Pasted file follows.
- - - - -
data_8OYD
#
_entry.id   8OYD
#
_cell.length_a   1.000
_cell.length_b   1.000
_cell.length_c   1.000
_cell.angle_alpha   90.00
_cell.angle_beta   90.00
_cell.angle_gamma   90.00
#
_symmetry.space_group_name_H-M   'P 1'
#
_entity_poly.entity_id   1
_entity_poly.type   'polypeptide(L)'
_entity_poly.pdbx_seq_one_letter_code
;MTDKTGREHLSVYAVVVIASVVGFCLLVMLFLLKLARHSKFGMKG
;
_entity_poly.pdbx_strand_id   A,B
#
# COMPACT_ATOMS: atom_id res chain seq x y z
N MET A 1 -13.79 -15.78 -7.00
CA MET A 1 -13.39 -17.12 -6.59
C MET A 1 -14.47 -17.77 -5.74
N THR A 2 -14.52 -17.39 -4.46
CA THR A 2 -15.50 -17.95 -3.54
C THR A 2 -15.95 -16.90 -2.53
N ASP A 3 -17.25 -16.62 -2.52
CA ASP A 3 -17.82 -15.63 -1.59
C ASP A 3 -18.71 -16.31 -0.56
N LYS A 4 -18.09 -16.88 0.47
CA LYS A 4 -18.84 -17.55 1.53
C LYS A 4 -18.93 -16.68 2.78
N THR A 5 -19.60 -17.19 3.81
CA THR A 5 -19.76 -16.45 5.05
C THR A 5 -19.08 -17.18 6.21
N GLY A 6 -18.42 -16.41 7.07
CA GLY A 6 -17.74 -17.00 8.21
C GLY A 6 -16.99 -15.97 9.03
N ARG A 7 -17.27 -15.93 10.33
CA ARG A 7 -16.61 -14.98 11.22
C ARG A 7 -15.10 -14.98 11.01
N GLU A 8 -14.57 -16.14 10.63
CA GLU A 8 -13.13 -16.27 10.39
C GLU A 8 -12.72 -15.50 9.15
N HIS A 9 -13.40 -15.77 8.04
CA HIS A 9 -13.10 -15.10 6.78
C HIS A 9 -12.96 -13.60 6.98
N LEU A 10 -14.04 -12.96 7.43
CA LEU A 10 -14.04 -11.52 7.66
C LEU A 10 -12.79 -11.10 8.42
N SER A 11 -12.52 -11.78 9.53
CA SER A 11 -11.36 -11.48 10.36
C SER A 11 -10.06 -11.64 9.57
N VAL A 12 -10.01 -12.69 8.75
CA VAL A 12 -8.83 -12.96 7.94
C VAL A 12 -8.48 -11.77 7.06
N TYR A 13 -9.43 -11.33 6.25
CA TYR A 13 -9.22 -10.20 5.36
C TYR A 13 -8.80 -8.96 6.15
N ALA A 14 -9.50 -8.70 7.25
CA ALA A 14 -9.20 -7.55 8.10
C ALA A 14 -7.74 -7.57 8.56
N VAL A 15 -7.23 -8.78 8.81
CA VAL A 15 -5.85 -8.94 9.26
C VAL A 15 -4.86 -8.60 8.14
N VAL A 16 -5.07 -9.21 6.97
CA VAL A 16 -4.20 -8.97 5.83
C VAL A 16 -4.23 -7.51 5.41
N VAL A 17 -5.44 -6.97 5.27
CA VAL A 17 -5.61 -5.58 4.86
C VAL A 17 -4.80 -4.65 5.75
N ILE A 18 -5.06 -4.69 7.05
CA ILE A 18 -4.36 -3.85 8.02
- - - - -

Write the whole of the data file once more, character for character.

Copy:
data_8OYD
#
_entry.id   8OYD
#
_cell.length_a   1.000
_cell.length_b   1.000
_cell.length_c   1.000
_cell.angle_alpha   90.00
_cell.angle_beta   90.00
_cell.angle_gamma   90.00
#
_symmetry.space_group_name_H-M   'P 1'
#
_entity_poly.entity_id   1
_entity_poly.type   'polypeptide(L)'
_entity_poly.pdbx_seq_one_letter_code
;MTDKTGREHLSVYAVVVIASVVGFCLLVMLFLLKLARHSKFGMKG
;
_entity_poly.pdbx_strand_id   A,B
#
# COMPACT_ATOMS: atom_id res chain seq x y z
N MET A 1 -13.79 -15.78 -7.00
CA MET A 1 -13.39 -17.12 -6.59
C MET A 1 -14.47 -17.77 -5.74
N THR A 2 -14.52 -17.39 -4.46
CA THR A 2 -15.50 -17.95 -3.54
C THR A 2 -15.95 -16.90 -2.53
N ASP A 3 -17.25 -16.62 -2.52
CA ASP A 3 -17.82 -15.63 -1.59
C ASP A 3 -18.71 -16.31 -0.56
N LYS A 4 -18.09 -16.88 0.47
CA LYS A 4 -18.84 -17.55 1.53
C LYS A 4 -18.93 -16.68 2.78
N THR A 5 -19.60 -17.19 3.81
CA THR A 5 -19.76 -16.45 5.05
C THR A 5 -19.08 -17.18 6.21
N GLY A 6 -18.42 -16.41 7.07
CA GLY A 6 -17.74 -17.00 8.21
C GLY A 6 -16.99 -15.97 9.03
N ARG A 7 -17.27 -15.93 10.33
CA ARG A 7 -16.61 -14.98 11.22
C ARG A 7 -15.10 -14.98 11.01
N GLU A 8 -14.57 -16.14 10.63
CA GLU A 8 -13.13 -16.27 10.39
C GLU A 8 -12.72 -15.50 9.15
N HIS A 9 -13.40 -15.77 8.04
CA HIS A 9 -13.10 -15.10 6.78
C HIS A 9 -12.96 -13.60 6.98
N LEU A 10 -14.04 -12.96 7.43
CA LEU A 10 -14.04 -11.52 7.66
C LEU A 10 -12.79 -11.10 8.42
N SER A 11 -12.52 -11.78 9.53
CA SER A 11 -11.36 -11.48 10.36
C SER A 11 -10.06 -11.64 9.57
N VAL A 12 -10.01 -12.69 8.75
CA VAL A 12 -8.83 -12.96 7.94
C VAL A 12 -8.48 -11.77 7.06
N TYR A 13 -9.43 -11.33 6.25
CA TYR A 13 -9.22 -10.20 5.36
C TYR A 13 -8.80 -8.96 6.15
N ALA A 14 -9.50 -8.70 7.25
CA ALA A 14 -9.20 -7.55 8.10
C ALA A 14 -7.74 -7.57 8.56
N VAL A 15 -7.23 -8.78 8.81
CA VAL A 15 -5.85 -8.94 9.26
C VAL A 15 -4.86 -8.60 8.14
N VAL A 16 -5.07 -9.21 6.97
CA VAL A 16 -4.20 -8.97 5.83
C VAL A 16 -4.23 -7.51 5.41
N VAL A 17 -5.44 -6.97 5.27
CA VAL A 17 -5.61 -5.58 4.86
C VAL A 17 -4.80 -4.65 5.75
N ILE A 18 -5.06 -4.69 7.05
CA ILE A 18 -4.36 -3.85 8.02